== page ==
Fri, September 1, 2017
Members of Twin Fountains Home’s Canvas Art Group displayed their works at the High Museum of Art in Atlanta earlier this year, and now they are seeking permanent homes for those paintings while raising money for two worthy causes.
The senior artists will hold a community “Art for Memory" Silent Auction on Thursday, Sept. 7, from 10:30 a.m. to 2 p.m. in the South Tower Lobby of WellStar West Georgia Medical Center.
Eleven of their works will be for sale. Bids start at $25 each with $5 increments thereafter. Half the proceeds will be donated to the Alzheimer’s Association, and the other half will be used to buy the group new art supplies.
The group’s eight artists — Gary Jenkins, Nancy Jones, Charlotte McClendon, Bonnie O’Brien, Brenda Register, Mattie Stinchcomb, Jeanie Walker and Jackie White — all had a hand in creating each acrylic-on-canvas painting.
“I usually provide a picture of something we can model the work after, and of course, their art turns out to be rather different from the picture because several people are involved in creating it,” said Andria Powell, Twin Fountains’ activities coordinator, who leads the monthly art gathering. “I’m not an artist, so it really makes me feel good to see a blank canvas and then see how everyone puts their own touches on it and brings it to life together.”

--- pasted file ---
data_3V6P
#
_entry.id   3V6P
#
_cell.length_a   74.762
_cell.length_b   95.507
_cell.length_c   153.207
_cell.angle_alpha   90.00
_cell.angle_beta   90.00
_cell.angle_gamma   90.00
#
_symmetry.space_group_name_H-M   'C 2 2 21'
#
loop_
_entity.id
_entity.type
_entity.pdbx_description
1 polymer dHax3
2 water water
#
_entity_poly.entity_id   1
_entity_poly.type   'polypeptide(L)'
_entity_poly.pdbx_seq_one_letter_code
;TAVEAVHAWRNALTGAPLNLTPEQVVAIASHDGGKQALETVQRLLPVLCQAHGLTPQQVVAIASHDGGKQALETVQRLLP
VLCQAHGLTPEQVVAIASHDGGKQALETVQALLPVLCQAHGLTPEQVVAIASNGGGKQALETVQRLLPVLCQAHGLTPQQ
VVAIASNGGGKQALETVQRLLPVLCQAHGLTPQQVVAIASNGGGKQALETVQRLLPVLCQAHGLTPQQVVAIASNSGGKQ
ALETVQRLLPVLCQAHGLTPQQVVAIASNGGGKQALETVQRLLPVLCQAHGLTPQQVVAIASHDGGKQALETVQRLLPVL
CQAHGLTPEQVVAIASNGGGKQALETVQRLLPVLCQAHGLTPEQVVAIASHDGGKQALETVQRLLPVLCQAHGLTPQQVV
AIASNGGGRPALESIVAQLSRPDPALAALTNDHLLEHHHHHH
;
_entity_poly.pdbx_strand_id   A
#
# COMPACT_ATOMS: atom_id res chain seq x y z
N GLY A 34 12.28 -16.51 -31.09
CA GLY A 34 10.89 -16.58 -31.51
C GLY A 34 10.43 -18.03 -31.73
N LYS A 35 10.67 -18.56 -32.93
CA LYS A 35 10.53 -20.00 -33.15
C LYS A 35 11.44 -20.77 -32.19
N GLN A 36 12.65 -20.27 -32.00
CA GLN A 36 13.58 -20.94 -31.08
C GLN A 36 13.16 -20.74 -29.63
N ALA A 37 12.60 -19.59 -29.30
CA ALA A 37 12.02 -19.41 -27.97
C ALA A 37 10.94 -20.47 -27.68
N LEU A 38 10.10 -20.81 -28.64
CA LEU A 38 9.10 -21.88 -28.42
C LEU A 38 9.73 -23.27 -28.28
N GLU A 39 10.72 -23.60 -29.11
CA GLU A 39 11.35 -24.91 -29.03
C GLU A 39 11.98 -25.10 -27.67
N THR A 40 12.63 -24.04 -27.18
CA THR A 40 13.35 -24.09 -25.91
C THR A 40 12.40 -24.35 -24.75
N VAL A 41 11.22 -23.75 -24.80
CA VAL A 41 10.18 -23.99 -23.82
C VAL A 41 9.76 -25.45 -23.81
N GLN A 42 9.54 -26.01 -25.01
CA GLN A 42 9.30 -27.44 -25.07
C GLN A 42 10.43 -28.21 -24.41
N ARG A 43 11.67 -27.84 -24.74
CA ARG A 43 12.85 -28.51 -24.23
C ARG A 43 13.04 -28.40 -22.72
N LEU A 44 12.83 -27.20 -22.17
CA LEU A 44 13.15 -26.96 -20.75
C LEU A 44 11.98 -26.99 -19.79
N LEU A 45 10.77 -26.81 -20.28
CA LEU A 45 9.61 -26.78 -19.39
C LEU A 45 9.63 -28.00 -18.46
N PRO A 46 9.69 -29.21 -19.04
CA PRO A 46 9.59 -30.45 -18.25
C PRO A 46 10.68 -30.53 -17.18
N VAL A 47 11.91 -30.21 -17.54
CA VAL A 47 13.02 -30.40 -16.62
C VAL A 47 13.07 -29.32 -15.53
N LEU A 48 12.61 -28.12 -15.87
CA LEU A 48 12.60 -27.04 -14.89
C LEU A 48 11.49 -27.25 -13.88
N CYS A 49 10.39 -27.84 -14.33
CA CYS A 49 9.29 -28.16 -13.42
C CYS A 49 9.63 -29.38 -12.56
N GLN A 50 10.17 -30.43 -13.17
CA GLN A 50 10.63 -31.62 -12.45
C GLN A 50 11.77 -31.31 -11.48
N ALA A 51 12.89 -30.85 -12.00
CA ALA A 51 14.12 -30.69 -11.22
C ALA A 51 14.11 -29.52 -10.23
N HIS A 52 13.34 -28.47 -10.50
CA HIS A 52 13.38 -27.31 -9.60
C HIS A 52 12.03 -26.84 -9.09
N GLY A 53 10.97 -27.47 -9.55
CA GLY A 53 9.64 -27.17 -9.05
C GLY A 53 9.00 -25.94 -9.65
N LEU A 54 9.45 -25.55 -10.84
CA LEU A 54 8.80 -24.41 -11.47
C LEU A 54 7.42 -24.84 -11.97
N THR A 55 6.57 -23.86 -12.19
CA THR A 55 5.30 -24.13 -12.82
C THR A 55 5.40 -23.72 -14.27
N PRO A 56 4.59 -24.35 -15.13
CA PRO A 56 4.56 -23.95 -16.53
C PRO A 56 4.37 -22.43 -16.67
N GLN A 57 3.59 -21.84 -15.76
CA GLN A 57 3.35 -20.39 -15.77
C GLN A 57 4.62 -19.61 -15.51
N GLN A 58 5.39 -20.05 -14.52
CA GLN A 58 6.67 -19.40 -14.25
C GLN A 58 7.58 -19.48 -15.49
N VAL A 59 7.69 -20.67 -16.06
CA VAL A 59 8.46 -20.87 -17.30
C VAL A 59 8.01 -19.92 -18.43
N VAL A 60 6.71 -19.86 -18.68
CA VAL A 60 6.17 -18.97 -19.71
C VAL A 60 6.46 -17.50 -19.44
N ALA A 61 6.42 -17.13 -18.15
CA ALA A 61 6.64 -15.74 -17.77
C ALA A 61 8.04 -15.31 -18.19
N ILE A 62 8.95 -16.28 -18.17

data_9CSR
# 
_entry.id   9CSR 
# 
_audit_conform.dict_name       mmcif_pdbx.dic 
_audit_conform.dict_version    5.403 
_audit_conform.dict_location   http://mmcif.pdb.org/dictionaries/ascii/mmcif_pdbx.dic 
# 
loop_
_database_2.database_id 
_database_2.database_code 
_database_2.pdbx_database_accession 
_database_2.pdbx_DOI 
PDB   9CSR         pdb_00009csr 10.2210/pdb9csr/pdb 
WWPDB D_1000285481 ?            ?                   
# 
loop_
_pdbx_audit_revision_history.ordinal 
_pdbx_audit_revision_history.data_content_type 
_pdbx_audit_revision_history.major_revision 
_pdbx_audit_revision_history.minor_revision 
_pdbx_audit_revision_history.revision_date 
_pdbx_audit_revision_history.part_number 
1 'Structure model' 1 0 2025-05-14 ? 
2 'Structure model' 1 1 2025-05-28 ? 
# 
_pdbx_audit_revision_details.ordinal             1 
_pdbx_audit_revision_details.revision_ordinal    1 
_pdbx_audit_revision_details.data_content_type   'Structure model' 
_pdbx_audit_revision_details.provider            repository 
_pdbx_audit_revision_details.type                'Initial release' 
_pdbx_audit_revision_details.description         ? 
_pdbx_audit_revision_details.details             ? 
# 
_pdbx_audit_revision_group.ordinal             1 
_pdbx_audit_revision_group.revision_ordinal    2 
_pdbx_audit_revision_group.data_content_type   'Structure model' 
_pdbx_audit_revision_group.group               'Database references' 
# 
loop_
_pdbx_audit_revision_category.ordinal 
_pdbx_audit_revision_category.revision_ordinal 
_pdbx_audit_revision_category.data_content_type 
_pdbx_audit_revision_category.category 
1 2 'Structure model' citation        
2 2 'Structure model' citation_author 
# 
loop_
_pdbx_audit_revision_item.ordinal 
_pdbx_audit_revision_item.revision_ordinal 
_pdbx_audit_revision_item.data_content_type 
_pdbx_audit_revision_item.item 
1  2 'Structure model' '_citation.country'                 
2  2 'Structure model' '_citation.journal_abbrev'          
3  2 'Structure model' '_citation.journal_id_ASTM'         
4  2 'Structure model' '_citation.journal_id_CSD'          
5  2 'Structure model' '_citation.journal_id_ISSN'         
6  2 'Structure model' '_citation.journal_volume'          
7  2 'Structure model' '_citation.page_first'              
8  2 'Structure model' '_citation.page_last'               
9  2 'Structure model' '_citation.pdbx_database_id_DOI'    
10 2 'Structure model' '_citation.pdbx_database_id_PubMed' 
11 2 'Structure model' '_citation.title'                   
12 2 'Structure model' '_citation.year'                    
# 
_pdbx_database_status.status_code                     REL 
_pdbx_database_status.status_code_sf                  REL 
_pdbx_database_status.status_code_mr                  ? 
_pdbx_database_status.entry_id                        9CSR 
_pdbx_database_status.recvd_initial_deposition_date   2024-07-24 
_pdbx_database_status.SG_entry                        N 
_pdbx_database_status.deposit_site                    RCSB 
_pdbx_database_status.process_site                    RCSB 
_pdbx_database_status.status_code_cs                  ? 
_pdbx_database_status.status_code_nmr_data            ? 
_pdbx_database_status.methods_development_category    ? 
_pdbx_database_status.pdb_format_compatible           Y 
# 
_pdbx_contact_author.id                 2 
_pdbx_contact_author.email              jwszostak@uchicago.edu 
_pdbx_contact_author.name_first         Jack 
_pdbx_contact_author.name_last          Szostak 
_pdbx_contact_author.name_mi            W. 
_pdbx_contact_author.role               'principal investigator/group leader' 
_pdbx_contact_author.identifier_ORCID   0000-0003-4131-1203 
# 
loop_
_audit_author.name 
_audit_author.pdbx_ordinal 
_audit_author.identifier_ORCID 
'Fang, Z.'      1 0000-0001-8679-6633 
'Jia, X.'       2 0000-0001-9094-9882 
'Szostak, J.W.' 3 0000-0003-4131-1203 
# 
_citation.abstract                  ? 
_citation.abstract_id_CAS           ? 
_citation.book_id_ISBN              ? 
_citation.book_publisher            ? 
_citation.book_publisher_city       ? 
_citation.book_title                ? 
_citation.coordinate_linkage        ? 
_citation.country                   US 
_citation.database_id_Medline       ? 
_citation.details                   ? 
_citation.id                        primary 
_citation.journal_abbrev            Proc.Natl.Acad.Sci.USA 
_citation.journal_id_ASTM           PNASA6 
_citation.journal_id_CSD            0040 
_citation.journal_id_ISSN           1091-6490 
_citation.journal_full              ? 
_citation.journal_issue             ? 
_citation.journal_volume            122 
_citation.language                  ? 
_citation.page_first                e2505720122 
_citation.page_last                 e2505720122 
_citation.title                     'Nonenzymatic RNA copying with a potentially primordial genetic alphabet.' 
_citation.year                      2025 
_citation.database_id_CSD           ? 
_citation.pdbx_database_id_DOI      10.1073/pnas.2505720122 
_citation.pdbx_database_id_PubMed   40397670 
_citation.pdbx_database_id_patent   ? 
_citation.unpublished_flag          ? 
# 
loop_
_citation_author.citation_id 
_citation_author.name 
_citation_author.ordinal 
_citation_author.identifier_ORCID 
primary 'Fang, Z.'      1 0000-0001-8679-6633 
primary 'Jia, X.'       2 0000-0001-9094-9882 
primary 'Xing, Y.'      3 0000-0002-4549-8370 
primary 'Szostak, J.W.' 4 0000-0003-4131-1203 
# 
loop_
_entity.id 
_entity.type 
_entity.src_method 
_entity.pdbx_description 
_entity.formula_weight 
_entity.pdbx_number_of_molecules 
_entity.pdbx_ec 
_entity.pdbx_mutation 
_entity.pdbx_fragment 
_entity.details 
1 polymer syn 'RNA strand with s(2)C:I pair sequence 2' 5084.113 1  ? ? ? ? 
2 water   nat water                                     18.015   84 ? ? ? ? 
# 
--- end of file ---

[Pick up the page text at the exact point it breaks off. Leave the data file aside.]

It may be hard for the residents to say goodbye to their art, for it represents a moment in their lives when they truly had a once-in-a-lifetime chance to shine, Powell said. Still, they are excited about the new possibilities their fundraising efforts will bring.
The artists, family members and several Twin Fountains Home team members traveled together in April to the High Museum to display their art during the museum’s “Second Sunday” program, a time when all visitors receive free admission for family-friendly programming. According to Nicole Cromartie, the museum’s manager of family programs, featuring art from nursing home residents hadn’t been done before at least in the last two years she has served there.
“Andria called me from Twin Fountains and asked about the possibility, and I thought, ‘Well, why not?’" Cromartie said. "We’re always trying to think of programs that will appeal to families and to different age groups, from toddlers to older adults. We thought it was a great idea because their art certainly fit into our programming.”
On the big day, in the museum’s expansive Taylor Lobby in the Wieland Pavilion, each resident sat beside a piece of artwork displayed on an easel and greeted museum guests of all ages, who asked them questions about their work and thanked them for sharing it.
One young girl told them their work needed to be “displayed upstairs in the galleries.” Another woman in a wheelchair with a service dog, said, “Thank you for this. You’ve truly given us a gift today.”
For more information, please contact Powell at email@example.com or (706) 812-2893.